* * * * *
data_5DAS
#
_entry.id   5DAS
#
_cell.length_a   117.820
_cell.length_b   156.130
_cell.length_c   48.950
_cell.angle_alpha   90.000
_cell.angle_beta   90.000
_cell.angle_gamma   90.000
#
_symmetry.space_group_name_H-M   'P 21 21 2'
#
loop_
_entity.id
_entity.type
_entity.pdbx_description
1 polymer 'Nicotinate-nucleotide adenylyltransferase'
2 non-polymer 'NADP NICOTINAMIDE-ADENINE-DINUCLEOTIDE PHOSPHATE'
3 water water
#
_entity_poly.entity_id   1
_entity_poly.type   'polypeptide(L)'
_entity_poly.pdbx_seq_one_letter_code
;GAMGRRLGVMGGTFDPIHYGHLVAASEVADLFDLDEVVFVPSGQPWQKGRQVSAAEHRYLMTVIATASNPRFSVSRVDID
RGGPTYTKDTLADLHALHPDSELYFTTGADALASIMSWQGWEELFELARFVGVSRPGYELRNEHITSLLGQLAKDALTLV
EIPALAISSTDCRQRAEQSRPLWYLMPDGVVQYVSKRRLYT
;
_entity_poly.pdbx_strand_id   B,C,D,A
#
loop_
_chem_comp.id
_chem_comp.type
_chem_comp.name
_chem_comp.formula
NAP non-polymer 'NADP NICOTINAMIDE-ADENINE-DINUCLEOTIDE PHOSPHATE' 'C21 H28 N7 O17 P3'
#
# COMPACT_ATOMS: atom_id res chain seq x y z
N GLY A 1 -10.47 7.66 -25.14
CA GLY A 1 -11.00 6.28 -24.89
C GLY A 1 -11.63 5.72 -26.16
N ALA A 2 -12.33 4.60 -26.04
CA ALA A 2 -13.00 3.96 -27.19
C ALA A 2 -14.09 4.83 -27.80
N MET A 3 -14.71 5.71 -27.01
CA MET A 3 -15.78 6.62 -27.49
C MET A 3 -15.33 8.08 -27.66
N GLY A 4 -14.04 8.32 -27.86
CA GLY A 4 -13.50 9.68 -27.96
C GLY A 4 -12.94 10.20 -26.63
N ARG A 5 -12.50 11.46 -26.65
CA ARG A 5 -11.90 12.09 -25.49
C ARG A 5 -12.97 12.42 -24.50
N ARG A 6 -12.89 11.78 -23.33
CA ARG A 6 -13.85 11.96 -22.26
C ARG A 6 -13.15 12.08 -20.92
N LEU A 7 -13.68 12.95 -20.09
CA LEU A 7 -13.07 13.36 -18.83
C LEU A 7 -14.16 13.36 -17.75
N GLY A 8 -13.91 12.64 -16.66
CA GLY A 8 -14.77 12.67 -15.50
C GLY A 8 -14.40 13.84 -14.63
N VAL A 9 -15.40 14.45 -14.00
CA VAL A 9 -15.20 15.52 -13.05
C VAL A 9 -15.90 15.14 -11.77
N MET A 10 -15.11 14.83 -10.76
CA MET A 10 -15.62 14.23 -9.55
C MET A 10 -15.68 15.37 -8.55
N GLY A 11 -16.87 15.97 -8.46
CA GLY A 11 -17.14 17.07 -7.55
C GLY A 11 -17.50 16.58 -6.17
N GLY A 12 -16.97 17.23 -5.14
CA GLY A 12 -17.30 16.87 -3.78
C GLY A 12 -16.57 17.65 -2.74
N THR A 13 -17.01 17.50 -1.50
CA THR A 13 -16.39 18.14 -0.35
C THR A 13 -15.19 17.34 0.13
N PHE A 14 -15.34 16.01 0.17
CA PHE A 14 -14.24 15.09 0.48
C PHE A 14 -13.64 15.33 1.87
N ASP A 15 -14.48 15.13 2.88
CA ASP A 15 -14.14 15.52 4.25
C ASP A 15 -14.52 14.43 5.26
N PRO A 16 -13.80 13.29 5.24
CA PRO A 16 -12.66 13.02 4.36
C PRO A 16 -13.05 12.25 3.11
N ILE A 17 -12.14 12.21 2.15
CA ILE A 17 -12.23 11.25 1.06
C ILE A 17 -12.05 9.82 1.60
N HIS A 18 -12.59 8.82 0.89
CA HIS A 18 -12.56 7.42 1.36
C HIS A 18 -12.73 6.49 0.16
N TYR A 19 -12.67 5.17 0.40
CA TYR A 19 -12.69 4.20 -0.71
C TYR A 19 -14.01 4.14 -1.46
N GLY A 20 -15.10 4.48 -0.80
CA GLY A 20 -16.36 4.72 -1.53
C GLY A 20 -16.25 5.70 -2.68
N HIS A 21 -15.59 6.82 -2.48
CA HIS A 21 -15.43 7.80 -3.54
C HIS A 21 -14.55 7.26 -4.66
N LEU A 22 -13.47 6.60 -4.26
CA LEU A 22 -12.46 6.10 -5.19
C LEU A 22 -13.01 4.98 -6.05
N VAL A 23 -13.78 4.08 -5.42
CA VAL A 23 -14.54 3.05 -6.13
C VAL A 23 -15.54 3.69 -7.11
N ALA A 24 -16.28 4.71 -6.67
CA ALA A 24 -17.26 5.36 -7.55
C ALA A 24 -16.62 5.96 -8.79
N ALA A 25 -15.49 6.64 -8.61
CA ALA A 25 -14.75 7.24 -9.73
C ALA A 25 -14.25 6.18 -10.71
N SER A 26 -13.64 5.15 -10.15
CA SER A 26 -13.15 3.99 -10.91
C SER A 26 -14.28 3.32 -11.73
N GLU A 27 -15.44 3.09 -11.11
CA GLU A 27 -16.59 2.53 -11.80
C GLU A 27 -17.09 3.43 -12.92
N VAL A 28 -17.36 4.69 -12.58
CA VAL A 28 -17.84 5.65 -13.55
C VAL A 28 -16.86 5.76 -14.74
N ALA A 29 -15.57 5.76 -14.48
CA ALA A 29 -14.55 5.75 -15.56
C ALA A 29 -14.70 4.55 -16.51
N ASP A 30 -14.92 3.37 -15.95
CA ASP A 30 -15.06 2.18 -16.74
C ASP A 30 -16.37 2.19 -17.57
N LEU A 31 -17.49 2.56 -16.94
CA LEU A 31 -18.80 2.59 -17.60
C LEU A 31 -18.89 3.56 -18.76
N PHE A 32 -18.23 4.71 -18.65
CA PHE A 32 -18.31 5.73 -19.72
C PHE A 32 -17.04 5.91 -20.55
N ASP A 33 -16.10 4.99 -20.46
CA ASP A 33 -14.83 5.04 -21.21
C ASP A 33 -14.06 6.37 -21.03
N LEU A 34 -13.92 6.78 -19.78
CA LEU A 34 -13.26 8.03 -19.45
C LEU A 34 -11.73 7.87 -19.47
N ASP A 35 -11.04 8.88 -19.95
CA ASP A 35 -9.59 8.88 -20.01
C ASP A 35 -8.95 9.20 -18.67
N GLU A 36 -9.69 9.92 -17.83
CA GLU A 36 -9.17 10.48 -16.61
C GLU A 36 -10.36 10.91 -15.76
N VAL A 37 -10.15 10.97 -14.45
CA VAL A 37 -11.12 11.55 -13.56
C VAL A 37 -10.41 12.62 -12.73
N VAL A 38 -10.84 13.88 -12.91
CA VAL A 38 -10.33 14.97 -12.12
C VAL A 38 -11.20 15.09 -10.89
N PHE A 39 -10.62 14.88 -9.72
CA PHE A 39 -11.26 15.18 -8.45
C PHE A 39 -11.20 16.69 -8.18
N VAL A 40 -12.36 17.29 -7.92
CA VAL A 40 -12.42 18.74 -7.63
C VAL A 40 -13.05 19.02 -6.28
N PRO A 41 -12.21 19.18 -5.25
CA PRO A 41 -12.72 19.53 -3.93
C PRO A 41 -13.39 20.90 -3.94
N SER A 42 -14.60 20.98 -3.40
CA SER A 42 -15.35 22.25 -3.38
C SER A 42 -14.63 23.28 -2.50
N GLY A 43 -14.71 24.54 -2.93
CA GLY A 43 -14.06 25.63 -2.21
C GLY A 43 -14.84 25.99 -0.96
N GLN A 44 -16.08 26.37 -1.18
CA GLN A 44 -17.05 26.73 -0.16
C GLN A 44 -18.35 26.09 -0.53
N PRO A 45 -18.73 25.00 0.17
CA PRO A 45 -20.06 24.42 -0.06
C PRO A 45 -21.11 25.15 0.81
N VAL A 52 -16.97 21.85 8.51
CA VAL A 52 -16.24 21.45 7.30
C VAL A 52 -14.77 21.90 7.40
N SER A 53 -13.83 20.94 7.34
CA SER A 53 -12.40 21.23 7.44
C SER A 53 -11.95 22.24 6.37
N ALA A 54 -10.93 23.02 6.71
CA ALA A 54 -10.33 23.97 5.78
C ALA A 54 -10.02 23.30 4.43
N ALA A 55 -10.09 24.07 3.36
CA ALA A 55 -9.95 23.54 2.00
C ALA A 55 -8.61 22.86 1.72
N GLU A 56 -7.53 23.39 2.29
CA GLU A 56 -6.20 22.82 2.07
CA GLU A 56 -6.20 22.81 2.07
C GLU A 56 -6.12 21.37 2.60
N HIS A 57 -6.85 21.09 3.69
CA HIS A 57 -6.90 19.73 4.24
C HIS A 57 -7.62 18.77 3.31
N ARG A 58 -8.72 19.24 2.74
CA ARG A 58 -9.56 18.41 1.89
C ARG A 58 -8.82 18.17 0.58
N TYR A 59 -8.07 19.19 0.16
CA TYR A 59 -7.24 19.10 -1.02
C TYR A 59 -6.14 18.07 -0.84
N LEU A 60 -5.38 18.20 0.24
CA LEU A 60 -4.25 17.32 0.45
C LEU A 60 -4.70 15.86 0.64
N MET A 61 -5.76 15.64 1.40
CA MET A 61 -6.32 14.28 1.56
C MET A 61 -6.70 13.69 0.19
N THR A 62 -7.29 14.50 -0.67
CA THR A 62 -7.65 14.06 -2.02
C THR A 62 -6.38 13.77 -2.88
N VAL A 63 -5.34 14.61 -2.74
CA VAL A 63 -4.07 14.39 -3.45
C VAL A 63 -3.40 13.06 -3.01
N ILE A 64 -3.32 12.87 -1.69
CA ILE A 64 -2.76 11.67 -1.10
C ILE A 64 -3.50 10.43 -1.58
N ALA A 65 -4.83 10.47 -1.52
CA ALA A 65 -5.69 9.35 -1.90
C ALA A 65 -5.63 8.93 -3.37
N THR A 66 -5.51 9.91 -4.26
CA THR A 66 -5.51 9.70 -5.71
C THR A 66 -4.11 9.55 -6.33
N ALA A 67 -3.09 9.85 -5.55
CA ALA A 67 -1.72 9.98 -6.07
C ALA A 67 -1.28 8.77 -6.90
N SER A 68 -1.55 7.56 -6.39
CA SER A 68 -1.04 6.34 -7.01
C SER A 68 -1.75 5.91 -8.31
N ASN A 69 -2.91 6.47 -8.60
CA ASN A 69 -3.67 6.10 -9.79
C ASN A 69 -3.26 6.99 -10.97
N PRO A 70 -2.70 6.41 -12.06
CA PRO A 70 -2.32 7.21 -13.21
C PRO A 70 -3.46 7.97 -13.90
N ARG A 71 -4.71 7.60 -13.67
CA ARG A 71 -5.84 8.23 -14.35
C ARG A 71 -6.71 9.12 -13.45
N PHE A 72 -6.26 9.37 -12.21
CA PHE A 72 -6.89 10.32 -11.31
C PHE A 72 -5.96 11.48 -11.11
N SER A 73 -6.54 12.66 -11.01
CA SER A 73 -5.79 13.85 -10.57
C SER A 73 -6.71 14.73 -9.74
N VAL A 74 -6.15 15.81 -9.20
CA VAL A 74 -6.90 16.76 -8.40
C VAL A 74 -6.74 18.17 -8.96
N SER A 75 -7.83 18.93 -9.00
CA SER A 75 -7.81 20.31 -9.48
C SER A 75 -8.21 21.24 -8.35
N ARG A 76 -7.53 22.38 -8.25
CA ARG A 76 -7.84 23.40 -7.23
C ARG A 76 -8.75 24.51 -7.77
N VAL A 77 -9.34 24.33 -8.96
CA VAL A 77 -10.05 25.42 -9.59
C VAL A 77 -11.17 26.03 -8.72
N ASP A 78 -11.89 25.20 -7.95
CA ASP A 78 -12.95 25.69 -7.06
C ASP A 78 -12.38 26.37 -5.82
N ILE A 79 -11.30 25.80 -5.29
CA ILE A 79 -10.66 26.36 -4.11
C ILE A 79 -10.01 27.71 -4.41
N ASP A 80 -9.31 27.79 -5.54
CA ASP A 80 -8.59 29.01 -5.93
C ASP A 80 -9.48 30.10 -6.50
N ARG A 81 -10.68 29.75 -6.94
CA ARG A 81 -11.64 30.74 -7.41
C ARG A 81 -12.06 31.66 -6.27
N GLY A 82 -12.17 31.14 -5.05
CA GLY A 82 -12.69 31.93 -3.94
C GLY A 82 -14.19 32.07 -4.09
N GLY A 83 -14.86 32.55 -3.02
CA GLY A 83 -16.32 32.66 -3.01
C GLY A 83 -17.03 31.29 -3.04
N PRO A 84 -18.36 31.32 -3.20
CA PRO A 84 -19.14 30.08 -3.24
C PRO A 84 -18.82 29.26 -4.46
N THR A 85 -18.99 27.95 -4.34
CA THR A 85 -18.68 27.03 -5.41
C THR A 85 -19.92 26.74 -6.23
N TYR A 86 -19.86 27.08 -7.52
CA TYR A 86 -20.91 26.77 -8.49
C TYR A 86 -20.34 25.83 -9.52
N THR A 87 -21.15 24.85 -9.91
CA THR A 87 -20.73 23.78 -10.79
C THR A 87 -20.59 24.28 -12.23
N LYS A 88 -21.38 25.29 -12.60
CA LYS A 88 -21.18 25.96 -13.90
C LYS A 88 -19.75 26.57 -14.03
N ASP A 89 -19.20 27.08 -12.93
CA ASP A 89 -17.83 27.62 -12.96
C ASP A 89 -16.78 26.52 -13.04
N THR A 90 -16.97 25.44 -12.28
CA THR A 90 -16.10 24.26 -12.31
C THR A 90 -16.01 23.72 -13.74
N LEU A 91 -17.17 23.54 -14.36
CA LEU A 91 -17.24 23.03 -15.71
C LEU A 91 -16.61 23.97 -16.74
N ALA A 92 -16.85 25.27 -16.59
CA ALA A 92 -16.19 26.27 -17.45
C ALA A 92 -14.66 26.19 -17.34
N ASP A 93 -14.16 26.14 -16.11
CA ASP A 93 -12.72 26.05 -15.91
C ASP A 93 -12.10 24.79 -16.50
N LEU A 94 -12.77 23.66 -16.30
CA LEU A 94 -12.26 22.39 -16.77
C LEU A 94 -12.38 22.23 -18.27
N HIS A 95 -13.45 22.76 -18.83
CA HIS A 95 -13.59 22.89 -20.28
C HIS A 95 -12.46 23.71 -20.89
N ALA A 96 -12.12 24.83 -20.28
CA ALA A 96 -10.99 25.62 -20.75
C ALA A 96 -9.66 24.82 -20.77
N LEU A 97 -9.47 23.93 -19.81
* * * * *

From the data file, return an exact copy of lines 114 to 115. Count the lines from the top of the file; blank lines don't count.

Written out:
N SER A 26 -13.64 5.15 -10.15
CA SER A 26 -13.15 3.99 -10.91